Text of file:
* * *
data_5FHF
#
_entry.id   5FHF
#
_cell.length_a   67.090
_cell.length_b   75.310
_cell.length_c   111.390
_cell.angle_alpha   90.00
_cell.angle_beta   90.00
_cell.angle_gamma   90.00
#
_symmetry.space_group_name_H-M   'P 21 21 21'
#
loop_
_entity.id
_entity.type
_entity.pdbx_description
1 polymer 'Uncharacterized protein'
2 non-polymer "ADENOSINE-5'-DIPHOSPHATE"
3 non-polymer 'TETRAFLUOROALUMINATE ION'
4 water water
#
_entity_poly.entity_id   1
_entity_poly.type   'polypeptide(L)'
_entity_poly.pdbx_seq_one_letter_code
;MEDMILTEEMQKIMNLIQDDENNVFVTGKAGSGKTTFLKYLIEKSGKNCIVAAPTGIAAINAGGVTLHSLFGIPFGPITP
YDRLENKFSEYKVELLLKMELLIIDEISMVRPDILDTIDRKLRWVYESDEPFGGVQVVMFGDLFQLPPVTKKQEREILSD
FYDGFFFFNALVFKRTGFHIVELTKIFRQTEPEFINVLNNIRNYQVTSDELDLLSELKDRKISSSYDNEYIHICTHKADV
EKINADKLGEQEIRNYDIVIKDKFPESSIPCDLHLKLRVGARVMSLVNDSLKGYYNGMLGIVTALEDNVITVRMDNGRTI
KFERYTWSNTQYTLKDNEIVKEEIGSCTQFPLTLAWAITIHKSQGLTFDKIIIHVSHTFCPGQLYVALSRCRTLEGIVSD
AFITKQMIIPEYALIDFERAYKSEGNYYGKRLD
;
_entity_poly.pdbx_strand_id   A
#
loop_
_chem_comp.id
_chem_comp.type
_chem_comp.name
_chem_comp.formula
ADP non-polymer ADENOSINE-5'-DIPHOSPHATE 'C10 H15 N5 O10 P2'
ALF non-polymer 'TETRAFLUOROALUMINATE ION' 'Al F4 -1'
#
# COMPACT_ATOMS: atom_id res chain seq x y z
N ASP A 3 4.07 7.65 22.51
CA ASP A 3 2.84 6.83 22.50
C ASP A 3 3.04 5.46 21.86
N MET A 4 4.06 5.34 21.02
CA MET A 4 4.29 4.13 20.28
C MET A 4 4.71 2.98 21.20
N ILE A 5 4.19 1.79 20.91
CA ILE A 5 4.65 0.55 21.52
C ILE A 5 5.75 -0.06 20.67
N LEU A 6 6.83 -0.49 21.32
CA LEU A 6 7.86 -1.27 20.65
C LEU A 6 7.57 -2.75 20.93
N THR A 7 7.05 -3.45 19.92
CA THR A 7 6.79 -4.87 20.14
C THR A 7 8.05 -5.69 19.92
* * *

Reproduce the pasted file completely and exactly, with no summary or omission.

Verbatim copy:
data_5FHF
#
_entry.id   5FHF
#
_cell.length_a   67.090
_cell.length_b   75.310
_cell.length_c   111.390
_cell.angle_alpha   90.00
_cell.angle_beta   90.00
_cell.angle_gamma   90.00
#
_symmetry.space_group_name_H-M   'P 21 21 21'
#
loop_
_entity.id
_entity.type
_entity.pdbx_description
1 polymer 'Uncharacterized protein'
2 non-polymer "ADENOSINE-5'-DIPHOSPHATE"
3 non-polymer 'TETRAFLUOROALUMINATE ION'
4 water water
#
_entity_poly.entity_id   1
_entity_poly.type   'polypeptide(L)'
_entity_poly.pdbx_seq_one_letter_code
;MEDMILTEEMQKIMNLIQDDENNVFVTGKAGSGKTTFLKYLIEKSGKNCIVAAPTGIAAINAGGVTLHSLFGIPFGPITP
YDRLENKFSEYKVELLLKMELLIIDEISMVRPDILDTIDRKLRWVYESDEPFGGVQVVMFGDLFQLPPVTKKQEREILSD
FYDGFFFFNALVFKRTGFHIVELTKIFRQTEPEFINVLNNIRNYQVTSDELDLLSELKDRKISSSYDNEYIHICTHKADV
EKINADKLGEQEIRNYDIVIKDKFPESSIPCDLHLKLRVGARVMSLVNDSLKGYYNGMLGIVTALEDNVITVRMDNGRTI
KFERYTWSNTQYTLKDNEIVKEEIGSCTQFPLTLAWAITIHKSQGLTFDKIIIHVSHTFCPGQLYVALSRCRTLEGIVSD
AFITKQMIIPEYALIDFERAYKSEGNYYGKRLD
;
_entity_poly.pdbx_strand_id   A
#
loop_
_chem_comp.id
_chem_comp.type
_chem_comp.name
_chem_comp.formula
ADP non-polymer ADENOSINE-5'-DIPHOSPHATE 'C10 H15 N5 O10 P2'
ALF non-polymer 'TETRAFLUOROALUMINATE ION' 'Al F4 -1'
#
# COMPACT_ATOMS: atom_id res chain seq x y z
N ASP A 3 4.07 7.65 22.51
CA ASP A 3 2.84 6.83 22.50
C ASP A 3 3.04 5.46 21.86
N MET A 4 4.06 5.34 21.02
CA MET A 4 4.29 4.13 20.28
C MET A 4 4.71 2.98 21.20
N ILE A 5 4.19 1.79 20.91
CA ILE A 5 4.65 0.55 21.52
C ILE A 5 5.75 -0.06 20.67
N LEU A 6 6.83 -0.49 21.32
CA LEU A 6 7.86 -1.27 20.65
C LEU A 6 7.57 -2.75 20.93
N THR A 7 7.05 -3.45 19.92
CA THR A 7 6.79 -4.87 20.14
C THR A 7 8.05 -5.69 19.92